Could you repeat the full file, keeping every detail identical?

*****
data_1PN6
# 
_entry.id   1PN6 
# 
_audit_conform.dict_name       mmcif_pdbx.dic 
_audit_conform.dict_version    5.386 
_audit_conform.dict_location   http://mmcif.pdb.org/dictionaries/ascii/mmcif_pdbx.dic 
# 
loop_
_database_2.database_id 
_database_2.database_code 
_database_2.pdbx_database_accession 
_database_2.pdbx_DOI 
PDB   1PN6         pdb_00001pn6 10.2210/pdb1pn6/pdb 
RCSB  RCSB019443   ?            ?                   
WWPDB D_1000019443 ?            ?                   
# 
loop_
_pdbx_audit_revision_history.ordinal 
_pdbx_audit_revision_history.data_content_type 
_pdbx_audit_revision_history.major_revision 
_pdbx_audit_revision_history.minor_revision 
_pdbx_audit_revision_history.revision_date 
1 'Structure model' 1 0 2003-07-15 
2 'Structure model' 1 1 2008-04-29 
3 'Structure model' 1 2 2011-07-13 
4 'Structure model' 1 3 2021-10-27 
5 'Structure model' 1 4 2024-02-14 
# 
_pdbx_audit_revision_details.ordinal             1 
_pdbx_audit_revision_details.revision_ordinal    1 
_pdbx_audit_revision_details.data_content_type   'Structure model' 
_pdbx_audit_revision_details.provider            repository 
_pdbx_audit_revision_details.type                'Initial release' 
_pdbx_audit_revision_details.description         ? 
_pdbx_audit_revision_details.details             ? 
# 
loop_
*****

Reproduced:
data_1PN6
# 
_entry.id   1PN6 
# 
_audit_conform.dict_name       mmcif_pdbx.dic 
_audit_conform.dict_version    5.386 
_audit_conform.dict_location   http://mmcif.pdb.org/dictionaries/ascii/mmcif_pdbx.dic 
# 
loop_
_database_2.database_id 
_database_2.database_code 
_database_2.pdbx_database_accession 
_database_2.pdbx_DOI 
PDB   1PN6         pdb_00001pn6 10.2210/pdb1pn6/pdb 
RCSB  RCSB019443   ?            ?                   
WWPDB D_1000019443 ?            ?                   
# 
loop_
_pdbx_audit_revision_history.ordinal 
_pdbx_audit_revision_history.data_content_type 
_pdbx_audit_revision_history.major_revision 
_pdbx_audit_revision_history.minor_revision 
_pdbx_audit_revision_history.revision_date 
1 'Structure model' 1 0 2003-07-15 
2 'Structure model' 1 1 2008-04-29 
3 'Structure model' 1 2 2011-07-13 
4 'Structure model' 1 3 2021-10-27 
5 'Structure model' 1 4 2024-02-14 
# 
_pdbx_audit_revision_details.ordinal             1 
_pdbx_audit_revision_details.revision_ordinal    1 
_pdbx_audit_revision_details.data_content_type   'Structure model' 
_pdbx_audit_revision_details.provider            repository 
_pdbx_audit_revision_details.type                'Initial release' 
_pdbx_audit_revision_details.description         ? 
_pdbx_audit_revision_details.details             ? 
# 
loop_